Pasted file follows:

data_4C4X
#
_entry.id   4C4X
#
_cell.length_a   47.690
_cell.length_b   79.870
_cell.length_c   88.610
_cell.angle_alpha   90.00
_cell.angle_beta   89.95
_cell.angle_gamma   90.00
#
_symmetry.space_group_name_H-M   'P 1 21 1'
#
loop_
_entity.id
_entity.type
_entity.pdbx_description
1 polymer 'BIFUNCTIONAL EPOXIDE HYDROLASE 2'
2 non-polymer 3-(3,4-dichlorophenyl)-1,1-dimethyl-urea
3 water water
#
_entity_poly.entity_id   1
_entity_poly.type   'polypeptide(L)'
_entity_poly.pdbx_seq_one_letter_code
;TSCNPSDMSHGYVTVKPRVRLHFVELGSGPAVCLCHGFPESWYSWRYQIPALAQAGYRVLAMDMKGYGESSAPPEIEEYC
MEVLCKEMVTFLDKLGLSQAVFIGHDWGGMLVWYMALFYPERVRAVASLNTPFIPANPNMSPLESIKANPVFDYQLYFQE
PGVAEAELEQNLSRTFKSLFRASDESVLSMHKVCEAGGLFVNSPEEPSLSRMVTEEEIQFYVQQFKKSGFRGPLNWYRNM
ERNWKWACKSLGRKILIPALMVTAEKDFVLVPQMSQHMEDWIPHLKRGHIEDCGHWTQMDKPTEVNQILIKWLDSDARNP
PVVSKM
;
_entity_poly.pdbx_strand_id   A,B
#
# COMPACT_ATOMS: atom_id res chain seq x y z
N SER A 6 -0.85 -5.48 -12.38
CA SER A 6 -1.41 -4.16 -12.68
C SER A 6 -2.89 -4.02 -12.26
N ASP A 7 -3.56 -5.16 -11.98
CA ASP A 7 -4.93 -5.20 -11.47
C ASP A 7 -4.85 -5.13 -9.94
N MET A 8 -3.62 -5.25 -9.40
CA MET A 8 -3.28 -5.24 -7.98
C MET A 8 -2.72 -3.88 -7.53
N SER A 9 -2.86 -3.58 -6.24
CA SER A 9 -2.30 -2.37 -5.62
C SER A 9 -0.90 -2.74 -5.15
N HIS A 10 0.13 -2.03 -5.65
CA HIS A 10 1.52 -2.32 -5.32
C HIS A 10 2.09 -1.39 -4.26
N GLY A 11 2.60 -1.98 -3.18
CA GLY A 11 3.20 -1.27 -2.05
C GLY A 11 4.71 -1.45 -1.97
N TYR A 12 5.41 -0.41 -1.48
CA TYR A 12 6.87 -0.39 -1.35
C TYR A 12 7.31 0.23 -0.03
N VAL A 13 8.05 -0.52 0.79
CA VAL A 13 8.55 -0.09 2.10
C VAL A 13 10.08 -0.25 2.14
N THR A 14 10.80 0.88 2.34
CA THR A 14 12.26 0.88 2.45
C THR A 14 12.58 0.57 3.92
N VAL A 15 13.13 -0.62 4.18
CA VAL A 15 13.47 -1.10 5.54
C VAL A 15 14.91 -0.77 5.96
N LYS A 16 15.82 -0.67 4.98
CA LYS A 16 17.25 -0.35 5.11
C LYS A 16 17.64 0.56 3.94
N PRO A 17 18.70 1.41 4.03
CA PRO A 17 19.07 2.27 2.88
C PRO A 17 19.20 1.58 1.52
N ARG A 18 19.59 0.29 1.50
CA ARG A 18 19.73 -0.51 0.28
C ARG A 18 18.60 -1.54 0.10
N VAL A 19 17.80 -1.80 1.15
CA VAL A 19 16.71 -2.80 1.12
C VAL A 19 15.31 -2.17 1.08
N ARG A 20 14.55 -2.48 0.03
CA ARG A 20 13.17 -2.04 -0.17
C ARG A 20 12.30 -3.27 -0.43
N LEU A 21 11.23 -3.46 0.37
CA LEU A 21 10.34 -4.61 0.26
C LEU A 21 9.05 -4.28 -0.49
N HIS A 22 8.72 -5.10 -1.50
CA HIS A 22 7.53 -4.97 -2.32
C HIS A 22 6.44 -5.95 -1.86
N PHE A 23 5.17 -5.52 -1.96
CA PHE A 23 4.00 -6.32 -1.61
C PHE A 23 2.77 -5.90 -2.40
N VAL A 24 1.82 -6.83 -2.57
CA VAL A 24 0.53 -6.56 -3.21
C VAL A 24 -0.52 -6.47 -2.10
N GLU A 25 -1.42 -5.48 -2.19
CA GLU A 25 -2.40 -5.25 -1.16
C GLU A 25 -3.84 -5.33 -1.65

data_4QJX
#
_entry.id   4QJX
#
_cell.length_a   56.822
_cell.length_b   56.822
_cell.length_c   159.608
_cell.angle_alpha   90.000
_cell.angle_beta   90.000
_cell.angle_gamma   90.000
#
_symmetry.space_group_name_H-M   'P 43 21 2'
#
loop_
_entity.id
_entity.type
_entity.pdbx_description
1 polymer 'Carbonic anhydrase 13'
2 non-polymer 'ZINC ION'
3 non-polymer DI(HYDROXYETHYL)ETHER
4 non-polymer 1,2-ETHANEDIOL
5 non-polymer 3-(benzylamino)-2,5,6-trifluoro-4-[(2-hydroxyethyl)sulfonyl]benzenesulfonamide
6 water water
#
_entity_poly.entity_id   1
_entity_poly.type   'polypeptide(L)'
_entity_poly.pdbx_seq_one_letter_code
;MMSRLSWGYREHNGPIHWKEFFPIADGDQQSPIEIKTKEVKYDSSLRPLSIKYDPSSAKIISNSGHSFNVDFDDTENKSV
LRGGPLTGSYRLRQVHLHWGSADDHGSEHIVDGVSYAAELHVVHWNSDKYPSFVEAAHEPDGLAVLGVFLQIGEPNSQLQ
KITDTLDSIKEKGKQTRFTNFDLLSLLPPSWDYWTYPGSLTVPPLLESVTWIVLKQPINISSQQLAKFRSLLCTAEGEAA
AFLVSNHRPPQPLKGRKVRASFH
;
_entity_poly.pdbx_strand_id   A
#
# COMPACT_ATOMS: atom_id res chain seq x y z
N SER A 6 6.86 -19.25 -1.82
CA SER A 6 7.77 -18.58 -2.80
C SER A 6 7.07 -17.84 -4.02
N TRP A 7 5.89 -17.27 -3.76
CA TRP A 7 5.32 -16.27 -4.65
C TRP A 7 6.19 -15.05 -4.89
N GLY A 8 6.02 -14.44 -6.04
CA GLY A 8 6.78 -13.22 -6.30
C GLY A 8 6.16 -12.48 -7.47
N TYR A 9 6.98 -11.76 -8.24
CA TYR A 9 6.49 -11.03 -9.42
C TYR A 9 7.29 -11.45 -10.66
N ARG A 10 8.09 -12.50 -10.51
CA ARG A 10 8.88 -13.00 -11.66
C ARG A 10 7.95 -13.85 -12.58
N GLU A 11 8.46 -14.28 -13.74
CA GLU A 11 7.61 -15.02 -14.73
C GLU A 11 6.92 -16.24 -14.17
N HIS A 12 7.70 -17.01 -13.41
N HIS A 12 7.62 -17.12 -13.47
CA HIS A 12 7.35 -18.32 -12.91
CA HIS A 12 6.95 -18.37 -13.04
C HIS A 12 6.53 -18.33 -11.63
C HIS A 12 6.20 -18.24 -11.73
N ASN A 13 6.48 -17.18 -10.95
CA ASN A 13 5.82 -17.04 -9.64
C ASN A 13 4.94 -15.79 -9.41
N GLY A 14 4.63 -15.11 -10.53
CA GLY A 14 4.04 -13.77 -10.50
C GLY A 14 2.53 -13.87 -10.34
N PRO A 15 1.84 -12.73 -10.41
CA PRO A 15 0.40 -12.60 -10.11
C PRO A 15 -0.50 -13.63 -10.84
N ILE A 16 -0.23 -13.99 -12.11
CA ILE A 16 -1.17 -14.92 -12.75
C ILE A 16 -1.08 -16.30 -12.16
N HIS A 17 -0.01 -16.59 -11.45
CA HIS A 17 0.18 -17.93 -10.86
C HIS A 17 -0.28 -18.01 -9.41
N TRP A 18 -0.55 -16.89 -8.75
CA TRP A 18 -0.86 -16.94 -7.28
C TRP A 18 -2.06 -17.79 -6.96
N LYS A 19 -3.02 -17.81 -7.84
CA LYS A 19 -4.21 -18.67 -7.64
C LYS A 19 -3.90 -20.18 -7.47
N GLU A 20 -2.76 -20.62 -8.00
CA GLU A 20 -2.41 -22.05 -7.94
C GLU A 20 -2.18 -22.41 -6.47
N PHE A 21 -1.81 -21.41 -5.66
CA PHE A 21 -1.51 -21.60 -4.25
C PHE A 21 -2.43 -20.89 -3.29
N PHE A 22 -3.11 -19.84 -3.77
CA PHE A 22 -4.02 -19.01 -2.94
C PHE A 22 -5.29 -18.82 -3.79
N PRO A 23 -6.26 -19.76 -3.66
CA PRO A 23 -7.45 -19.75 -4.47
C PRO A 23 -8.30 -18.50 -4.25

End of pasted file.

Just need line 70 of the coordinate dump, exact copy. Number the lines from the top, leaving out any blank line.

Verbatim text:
N ARG A 18 19.59 0.29 1.50